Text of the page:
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After Years of IVF Treatment, I Made an Impossible Choice

Tuesday, December 13, 2022

By Heather Corbally Bryant

On my way to the hospital for what my doctor had euphemistically referred to as a D&C (there is a reason they use an acronym), I had to pass through a gauntlet of men and women carrying placards with images of fetuses, tiny hands, and an embryo with a miniature translucent heart beating.

It was a cold, dreary day. Freezing rain fell, and I pulled my coat tightly around myself as I got out of the car. As I opened the facility door, an elderly man leaned in close and hissed, “Baby Killer.” Inside, a nurse hustled me down the hallway to a private room, where she instructed me to change into a gown.

I was 32 years old, and I had been trying to get pregnant for more than three years. Three years of tears, pills, shots, ultrasounds, daily blood tests, and doctors pushing saline solution through my fallopian tubes. I had, in fact, technically already had one pregnancy, but the embryo implanted in my tube, and I had to have emergency surgery. At my follow-up appointment, my doctor said my ectopic pregnancy was bad luck but an encouraging sign—my body knew how to conceive. Then, he advised us to take the summer off from trying.

Just as the leaves began to fall, my husband gave me shots of Pergonal (made from the urine of post-menopausal women) every night, and my ovaries turned into grapefruits. Each morning, I drove his sperm into Boston during rush hour, keeping it warm between my legs. Several weeks later, a nurse at the fertility clinic called to tell me I was pregnant.

I began taking prenatal vitamins (a supplement I had yearned to keep on my kitchen counter for years). My husband and I roasted our first turkey and toasted our baby with champagne, with only a few sips for me.

But at our first ultrasound, there was no heartbeat. The technician circled the wand over my abdomen and then again from the inside. Before she said a word, I knew something was wrong. She returned with my doctor, who scheduled me for a D&C.

After the procedure, I woke to a cotton wool mouth, a half cup of ice chips, and blurry eyes. When I was more alert, my doctor returned. He said it was very good that I’d conceived again, this time in the right place. But I didn’t see anything good about having a second failed pregnancy—the result of what he called a blighted ovum.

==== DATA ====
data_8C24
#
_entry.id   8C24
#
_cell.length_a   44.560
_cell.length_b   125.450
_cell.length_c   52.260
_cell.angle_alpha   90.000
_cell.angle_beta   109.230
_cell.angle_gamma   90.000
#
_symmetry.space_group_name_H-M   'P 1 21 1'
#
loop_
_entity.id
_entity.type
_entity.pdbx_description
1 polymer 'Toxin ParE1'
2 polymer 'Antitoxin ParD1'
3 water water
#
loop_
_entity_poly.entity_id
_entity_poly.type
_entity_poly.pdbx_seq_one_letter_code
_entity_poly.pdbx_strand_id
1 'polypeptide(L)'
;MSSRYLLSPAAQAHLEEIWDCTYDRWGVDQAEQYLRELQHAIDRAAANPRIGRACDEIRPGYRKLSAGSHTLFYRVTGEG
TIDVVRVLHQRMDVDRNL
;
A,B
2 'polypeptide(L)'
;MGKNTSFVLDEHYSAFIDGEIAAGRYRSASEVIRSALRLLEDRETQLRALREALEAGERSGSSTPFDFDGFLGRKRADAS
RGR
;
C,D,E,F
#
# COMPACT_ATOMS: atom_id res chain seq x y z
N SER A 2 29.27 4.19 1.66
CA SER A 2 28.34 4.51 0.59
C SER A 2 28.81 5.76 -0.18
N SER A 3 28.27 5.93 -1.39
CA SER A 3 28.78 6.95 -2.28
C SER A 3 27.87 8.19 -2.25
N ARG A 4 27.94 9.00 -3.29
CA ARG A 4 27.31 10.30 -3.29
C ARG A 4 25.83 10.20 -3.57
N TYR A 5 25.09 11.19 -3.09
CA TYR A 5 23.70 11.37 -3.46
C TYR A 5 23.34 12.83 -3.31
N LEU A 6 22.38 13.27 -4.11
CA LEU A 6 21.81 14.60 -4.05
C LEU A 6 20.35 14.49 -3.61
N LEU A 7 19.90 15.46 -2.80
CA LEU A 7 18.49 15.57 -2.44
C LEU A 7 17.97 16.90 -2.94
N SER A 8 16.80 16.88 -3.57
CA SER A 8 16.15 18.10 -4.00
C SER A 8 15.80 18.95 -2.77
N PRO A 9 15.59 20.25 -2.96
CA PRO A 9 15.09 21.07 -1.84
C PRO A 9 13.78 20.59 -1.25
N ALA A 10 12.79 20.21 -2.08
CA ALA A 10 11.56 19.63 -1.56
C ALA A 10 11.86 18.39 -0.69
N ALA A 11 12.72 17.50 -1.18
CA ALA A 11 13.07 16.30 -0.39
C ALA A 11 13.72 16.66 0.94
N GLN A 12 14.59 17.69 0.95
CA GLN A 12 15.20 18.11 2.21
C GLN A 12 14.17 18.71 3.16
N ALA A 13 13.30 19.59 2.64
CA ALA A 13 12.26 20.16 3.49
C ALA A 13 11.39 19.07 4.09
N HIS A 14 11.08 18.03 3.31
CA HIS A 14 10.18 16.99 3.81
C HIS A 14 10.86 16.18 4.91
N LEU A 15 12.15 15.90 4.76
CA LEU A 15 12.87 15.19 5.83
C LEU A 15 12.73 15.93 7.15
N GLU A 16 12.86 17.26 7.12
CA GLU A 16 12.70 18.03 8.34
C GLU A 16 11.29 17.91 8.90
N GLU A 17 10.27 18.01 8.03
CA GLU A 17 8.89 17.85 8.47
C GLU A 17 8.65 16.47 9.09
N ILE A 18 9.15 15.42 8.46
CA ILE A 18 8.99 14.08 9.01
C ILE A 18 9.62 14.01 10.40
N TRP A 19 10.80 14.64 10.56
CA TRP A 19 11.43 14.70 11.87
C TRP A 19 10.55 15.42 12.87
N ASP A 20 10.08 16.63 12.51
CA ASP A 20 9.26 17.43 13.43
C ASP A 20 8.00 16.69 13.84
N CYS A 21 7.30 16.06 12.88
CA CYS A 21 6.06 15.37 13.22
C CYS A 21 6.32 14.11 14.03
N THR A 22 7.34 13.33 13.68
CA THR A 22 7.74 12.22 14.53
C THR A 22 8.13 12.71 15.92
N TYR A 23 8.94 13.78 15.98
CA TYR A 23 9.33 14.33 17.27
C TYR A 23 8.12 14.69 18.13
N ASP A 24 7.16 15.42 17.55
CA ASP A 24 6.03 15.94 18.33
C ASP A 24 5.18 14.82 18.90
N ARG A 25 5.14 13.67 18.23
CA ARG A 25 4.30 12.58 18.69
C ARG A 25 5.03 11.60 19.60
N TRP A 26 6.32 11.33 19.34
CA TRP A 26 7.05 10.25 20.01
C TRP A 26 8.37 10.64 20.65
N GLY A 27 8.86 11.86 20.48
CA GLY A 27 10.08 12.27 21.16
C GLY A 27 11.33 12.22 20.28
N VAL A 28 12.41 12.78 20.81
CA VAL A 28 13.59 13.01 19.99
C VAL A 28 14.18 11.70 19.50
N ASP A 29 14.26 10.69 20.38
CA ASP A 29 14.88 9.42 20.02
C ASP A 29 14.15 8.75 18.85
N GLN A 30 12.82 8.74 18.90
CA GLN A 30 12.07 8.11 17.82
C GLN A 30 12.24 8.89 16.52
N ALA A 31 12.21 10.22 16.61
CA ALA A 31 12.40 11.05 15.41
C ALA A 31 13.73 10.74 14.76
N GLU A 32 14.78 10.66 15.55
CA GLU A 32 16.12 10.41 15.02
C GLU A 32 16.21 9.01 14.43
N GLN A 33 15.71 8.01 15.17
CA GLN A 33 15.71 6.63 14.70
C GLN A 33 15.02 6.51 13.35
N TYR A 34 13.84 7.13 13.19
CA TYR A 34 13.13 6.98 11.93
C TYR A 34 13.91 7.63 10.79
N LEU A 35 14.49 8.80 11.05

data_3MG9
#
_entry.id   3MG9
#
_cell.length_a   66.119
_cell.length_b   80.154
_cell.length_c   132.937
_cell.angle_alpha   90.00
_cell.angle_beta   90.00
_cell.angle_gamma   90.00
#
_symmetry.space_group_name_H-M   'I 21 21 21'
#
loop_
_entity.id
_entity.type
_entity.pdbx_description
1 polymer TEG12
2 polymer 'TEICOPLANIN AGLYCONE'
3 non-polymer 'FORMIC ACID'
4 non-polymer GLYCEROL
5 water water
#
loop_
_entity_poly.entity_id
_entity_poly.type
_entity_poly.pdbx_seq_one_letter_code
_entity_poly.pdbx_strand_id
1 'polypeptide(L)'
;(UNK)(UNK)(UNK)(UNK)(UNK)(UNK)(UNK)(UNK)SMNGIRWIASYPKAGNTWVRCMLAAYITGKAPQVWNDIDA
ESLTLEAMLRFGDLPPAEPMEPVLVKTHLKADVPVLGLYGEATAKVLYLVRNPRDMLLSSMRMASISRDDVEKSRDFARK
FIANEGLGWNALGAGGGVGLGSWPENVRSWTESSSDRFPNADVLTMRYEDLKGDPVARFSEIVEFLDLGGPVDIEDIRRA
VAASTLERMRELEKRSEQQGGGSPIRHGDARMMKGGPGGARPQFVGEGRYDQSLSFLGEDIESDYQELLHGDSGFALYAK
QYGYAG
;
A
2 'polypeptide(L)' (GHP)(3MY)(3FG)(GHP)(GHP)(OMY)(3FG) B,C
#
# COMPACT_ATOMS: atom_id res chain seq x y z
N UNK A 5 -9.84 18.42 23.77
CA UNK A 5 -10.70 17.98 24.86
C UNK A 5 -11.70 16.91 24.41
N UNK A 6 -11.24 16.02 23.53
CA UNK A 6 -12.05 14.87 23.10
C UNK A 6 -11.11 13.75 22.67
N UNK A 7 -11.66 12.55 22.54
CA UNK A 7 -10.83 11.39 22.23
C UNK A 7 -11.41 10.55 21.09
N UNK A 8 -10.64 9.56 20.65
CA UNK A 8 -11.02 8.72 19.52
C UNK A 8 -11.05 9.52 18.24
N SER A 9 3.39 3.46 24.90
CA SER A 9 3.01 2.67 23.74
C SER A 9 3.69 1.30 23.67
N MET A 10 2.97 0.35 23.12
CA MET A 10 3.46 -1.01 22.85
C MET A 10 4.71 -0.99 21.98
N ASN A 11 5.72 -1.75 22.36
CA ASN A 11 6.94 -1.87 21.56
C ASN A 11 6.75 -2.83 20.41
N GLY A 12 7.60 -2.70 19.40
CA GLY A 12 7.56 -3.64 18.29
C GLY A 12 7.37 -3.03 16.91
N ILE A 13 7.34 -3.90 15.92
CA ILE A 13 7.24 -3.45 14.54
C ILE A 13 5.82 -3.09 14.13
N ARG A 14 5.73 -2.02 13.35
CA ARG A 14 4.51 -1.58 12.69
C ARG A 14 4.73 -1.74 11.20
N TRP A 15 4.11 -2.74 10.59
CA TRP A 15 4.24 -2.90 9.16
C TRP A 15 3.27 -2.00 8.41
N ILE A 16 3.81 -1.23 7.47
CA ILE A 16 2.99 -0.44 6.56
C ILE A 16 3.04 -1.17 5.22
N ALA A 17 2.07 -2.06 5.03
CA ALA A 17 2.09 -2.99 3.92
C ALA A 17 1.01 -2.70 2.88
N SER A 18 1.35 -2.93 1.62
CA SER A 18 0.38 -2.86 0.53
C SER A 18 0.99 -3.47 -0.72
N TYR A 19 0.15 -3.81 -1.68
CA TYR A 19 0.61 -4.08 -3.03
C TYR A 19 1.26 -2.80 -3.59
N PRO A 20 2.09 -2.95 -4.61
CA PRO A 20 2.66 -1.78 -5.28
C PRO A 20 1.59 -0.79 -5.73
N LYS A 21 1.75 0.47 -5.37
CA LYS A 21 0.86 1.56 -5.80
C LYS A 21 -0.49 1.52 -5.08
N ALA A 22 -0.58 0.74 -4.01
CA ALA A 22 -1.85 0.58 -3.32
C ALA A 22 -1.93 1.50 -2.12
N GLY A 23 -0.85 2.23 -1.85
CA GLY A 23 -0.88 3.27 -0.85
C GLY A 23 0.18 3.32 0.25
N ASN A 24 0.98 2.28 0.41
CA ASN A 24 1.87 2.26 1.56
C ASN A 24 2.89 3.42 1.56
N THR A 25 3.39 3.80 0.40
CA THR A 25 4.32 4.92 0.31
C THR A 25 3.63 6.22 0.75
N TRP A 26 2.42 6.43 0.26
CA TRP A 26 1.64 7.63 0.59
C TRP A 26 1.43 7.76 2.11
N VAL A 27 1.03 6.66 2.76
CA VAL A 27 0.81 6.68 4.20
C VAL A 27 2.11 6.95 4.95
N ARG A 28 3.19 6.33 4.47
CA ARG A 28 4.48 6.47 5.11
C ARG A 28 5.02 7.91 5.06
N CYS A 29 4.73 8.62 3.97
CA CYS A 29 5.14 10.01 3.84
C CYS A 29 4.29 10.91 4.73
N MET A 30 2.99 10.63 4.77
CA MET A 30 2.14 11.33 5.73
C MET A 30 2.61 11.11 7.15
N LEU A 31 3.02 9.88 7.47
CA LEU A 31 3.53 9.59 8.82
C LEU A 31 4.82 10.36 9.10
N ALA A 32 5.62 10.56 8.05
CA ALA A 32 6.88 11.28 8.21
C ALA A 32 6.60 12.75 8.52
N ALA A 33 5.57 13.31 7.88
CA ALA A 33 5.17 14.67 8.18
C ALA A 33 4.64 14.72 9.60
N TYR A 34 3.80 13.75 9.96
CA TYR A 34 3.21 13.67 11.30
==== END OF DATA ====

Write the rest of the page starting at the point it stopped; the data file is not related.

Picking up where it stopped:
After he left the room, I stared at a mobile fluttering above me—red, yellow, and gold origami cranes rippled, flipping around just as I imagined a baby might inside me. I wiggled my toes and discovered that I had fuzzy blue socks with skid treads on my feet. Unfamiliar hands must have put them on before they pulled and tugged deep inside me to remove the makings of a life.

When I could sit up, walk to the bathroom to pee, and keep down a packet of stale saltines and a miniature bottle of Ginger Ale, the nurses sent me on my way. At home, I crawled into bed and pulled my comforter tight around me. When I closed my eyes, all I could see was the origami cranes fluttering.

At my follow-up appointment, the doctor said it was time to try in vitro fertilization. After our first cycle failed, we had to wait nine months before we could try again. On a blistering summer day, my doctor left a message on my answering machine. He congratulated us three times over. I was very, very, very pregnant. We’d hit the fertility jackpot and conceived triplets.

I was 32 years old, and I have been trying to get pregnant for more than three years. Three years of tears, pills, shots, ultrasounds, daily blood tests, and doctors pushing saline solution through my fallopian tubes.